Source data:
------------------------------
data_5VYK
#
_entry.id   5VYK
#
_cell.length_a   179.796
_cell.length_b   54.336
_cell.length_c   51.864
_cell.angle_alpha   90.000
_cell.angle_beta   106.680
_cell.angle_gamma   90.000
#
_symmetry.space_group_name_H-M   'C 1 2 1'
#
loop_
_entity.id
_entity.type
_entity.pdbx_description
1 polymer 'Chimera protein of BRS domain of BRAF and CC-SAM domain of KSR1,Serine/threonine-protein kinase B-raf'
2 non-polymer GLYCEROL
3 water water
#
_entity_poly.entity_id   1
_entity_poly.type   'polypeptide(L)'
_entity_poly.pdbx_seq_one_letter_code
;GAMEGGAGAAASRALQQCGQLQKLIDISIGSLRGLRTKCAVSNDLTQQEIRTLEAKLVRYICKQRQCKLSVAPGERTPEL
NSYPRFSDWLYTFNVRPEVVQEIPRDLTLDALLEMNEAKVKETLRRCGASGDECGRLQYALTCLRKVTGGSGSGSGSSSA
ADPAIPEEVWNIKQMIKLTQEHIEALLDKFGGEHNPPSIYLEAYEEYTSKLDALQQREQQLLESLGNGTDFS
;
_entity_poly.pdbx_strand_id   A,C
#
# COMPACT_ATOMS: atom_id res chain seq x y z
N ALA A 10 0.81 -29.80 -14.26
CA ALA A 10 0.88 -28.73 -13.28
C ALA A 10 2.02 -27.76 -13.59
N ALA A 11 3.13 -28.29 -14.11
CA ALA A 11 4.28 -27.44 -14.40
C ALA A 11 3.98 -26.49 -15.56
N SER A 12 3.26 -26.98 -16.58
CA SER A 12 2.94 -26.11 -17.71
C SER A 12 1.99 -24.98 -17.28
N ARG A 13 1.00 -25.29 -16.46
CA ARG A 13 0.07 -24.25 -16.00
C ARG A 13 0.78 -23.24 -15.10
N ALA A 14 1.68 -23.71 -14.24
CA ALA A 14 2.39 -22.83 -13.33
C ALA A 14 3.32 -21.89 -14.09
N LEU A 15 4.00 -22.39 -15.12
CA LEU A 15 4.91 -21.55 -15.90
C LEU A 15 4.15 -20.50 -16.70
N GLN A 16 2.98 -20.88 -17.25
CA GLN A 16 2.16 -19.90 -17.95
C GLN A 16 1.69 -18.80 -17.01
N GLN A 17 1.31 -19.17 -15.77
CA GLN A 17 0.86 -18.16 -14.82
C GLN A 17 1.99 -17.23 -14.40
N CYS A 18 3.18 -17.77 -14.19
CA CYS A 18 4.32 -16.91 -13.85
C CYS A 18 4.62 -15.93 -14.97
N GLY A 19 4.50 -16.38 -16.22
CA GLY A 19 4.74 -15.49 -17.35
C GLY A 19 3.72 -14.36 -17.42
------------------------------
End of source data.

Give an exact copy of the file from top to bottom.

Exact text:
data_5VYK
#
_entry.id   5VYK
#
_cell.length_a   179.796
_cell.length_b   54.336
_cell.length_c   51.864
_cell.angle_alpha   90.000
_cell.angle_beta   106.680
_cell.angle_gamma   90.000
#
_symmetry.space_group_name_H-M   'C 1 2 1'
#
loop_
_entity.id
_entity.type
_entity.pdbx_description
1 polymer 'Chimera protein of BRS domain of BRAF and CC-SAM domain of KSR1,Serine/threonine-protein kinase B-raf'
2 non-polymer GLYCEROL
3 water water
#
_entity_poly.entity_id   1
_entity_poly.type   'polypeptide(L)'
_entity_poly.pdbx_seq_one_letter_code
;GAMEGGAGAAASRALQQCGQLQKLIDISIGSLRGLRTKCAVSNDLTQQEIRTLEAKLVRYICKQRQCKLSVAPGERTPEL
NSYPRFSDWLYTFNVRPEVVQEIPRDLTLDALLEMNEAKVKETLRRCGASGDECGRLQYALTCLRKVTGGSGSGSGSSSA
ADPAIPEEVWNIKQMIKLTQEHIEALLDKFGGEHNPPSIYLEAYEEYTSKLDALQQREQQLLESLGNGTDFS
;
_entity_poly.pdbx_strand_id   A,C
#
# COMPACT_ATOMS: atom_id res chain seq x y z
N ALA A 10 0.81 -29.80 -14.26
CA ALA A 10 0.88 -28.73 -13.28
C ALA A 10 2.02 -27.76 -13.59
N ALA A 11 3.13 -28.29 -14.11
CA ALA A 11 4.28 -27.44 -14.40
C ALA A 11 3.98 -26.49 -15.56
N SER A 12 3.26 -26.98 -16.58
CA SER A 12 2.94 -26.11 -17.71
C SER A 12 1.99 -24.98 -17.28
N ARG A 13 1.00 -25.29 -16.46
CA ARG A 13 0.07 -24.25 -16.00
C ARG A 13 0.78 -23.24 -15.10
N ALA A 14 1.68 -23.71 -14.24
CA ALA A 14 2.39 -22.83 -13.33
C ALA A 14 3.32 -21.89 -14.09
N LEU A 15 4.00 -22.39 -15.12
CA LEU A 15 4.91 -21.55 -15.90
C LEU A 15 4.15 -20.50 -16.70
N GLN A 16 2.98 -20.88 -17.25
CA GLN A 16 2.16 -19.90 -17.95
C GLN A 16 1.69 -18.80 -17.01
N GLN A 17 1.31 -19.17 -15.77
CA GLN A 17 0.86 -18.16 -14.82
C GLN A 17 1.99 -17.23 -14.40
N CYS A 18 3.18 -17.77 -14.19
CA CYS A 18 4.32 -16.91 -13.85
C CYS A 18 4.62 -15.93 -14.97
N GLY A 19 4.50 -16.38 -16.22
CA GLY A 19 4.74 -15.49 -17.35
C GLY A 19 3.72 -14.36 -17.42